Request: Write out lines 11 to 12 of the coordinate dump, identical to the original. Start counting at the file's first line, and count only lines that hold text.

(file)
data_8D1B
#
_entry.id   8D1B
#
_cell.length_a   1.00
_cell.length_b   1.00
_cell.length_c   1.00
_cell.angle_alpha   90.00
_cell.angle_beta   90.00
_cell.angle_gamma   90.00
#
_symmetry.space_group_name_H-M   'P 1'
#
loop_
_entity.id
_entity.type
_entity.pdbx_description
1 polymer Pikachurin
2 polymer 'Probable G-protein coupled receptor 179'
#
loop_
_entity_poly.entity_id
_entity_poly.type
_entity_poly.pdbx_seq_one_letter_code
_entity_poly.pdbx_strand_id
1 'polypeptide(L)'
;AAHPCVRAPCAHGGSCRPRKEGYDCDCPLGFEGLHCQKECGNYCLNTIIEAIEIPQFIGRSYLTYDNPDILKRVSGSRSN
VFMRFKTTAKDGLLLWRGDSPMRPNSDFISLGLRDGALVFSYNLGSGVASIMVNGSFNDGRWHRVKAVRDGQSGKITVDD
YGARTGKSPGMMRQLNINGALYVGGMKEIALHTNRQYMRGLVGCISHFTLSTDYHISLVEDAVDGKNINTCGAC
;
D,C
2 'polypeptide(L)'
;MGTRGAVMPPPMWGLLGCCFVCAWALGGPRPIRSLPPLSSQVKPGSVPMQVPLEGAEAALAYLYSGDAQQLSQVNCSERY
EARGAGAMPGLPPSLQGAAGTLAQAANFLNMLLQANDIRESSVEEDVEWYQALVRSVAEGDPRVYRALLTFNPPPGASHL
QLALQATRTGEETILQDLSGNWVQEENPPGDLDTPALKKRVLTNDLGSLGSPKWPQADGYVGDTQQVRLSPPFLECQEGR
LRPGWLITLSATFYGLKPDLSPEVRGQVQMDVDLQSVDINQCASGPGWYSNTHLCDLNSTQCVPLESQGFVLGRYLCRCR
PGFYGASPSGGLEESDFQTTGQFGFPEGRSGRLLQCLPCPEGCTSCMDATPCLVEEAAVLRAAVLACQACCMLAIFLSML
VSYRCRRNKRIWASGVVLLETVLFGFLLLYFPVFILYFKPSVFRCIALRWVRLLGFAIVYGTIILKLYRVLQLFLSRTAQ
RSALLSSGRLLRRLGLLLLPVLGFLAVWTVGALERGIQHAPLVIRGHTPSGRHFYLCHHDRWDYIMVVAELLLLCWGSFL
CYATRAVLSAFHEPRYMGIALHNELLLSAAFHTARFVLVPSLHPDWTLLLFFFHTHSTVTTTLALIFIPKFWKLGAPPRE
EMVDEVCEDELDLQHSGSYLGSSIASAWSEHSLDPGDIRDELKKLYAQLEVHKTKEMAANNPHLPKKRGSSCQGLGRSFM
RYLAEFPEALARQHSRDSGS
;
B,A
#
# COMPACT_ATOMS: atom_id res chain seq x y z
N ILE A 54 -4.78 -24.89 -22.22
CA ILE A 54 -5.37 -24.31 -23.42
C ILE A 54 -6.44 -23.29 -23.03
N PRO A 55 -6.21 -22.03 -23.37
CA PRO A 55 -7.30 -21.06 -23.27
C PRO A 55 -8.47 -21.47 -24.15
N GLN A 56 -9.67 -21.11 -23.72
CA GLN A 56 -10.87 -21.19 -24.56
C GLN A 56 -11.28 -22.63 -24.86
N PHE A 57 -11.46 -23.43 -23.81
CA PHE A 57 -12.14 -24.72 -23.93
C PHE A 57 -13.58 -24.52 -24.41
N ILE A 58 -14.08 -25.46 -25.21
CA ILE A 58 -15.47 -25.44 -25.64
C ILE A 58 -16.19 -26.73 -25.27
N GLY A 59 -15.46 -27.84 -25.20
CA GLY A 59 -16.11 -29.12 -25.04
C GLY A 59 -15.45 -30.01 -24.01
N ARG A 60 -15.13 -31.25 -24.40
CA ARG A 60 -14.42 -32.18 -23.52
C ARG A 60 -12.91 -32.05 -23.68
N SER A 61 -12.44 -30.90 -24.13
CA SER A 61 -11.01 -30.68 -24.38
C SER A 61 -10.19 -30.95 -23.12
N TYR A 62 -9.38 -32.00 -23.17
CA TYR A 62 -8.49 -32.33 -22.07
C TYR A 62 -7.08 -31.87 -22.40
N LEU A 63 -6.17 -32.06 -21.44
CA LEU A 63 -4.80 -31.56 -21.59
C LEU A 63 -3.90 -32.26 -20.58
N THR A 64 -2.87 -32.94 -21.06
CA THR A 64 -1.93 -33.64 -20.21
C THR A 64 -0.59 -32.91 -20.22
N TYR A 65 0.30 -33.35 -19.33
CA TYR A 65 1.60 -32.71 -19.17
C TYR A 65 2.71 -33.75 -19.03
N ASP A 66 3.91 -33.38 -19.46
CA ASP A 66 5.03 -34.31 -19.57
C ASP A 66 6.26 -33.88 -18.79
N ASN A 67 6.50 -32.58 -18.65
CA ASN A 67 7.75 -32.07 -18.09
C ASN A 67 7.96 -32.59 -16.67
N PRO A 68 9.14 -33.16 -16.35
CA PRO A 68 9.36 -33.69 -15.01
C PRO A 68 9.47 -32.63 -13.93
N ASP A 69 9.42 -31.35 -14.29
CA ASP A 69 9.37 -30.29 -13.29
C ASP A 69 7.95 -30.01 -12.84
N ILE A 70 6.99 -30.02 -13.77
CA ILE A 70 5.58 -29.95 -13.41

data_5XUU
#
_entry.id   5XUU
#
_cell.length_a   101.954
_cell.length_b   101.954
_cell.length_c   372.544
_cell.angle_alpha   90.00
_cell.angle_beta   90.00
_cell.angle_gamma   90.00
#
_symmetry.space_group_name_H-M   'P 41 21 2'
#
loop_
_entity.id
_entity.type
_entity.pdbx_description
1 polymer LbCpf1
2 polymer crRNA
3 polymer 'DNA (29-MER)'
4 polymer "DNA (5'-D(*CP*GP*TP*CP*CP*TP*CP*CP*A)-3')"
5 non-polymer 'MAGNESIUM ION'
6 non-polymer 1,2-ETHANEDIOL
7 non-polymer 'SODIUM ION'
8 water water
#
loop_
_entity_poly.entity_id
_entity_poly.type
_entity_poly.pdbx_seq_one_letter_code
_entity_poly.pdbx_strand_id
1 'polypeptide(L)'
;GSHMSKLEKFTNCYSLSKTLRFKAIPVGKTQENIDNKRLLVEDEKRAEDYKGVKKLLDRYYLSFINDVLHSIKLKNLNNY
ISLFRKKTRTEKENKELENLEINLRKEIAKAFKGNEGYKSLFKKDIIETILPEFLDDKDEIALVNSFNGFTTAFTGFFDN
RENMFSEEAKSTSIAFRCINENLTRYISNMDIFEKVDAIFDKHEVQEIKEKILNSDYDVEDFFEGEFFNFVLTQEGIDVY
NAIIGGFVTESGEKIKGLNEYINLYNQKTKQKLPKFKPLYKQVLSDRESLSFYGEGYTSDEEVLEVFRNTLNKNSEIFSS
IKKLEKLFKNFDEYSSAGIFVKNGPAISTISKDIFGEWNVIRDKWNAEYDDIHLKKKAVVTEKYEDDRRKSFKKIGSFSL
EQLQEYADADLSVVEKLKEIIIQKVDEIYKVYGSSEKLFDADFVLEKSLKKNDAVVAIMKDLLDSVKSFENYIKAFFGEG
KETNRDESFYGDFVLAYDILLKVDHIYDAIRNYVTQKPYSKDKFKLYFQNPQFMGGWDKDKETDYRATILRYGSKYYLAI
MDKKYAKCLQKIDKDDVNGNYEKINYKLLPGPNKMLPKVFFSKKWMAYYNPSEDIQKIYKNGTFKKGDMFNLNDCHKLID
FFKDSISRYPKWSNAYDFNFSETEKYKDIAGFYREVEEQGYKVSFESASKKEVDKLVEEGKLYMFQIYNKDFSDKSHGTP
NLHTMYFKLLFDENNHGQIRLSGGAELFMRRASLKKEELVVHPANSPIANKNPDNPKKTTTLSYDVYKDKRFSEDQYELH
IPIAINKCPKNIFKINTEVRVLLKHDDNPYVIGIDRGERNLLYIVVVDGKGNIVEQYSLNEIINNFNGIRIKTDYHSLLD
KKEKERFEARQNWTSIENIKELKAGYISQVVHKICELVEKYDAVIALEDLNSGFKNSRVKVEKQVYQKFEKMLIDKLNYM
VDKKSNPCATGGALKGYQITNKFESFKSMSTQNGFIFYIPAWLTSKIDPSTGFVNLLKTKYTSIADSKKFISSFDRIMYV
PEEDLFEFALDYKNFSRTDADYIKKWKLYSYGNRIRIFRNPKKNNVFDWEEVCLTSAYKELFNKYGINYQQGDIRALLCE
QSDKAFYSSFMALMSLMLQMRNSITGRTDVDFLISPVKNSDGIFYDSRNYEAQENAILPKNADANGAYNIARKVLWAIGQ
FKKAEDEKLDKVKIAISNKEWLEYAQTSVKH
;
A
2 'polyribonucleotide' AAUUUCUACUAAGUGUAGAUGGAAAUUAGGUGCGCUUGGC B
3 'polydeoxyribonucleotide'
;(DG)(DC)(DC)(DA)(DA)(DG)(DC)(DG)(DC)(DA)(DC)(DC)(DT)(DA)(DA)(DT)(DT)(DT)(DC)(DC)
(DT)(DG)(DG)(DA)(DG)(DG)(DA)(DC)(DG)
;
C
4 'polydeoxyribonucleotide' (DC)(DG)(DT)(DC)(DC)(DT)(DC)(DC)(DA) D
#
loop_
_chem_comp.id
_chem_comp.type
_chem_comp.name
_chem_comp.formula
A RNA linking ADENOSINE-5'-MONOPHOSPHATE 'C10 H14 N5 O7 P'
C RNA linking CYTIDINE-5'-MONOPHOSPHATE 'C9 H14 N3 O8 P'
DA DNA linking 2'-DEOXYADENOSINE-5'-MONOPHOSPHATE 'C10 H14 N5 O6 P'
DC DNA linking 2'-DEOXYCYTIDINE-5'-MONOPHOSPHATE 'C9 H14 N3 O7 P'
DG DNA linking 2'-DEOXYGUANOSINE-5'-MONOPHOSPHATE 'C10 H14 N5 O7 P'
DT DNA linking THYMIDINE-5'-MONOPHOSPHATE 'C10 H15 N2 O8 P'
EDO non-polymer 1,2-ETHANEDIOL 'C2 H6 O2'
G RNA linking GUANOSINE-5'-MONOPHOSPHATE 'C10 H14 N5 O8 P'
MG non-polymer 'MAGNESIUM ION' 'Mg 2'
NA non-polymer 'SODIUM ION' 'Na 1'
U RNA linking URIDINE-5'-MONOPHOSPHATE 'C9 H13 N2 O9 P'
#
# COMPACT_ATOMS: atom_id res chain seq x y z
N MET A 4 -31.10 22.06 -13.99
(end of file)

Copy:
#
_symmetry.space_group_name_H-M   'P 1'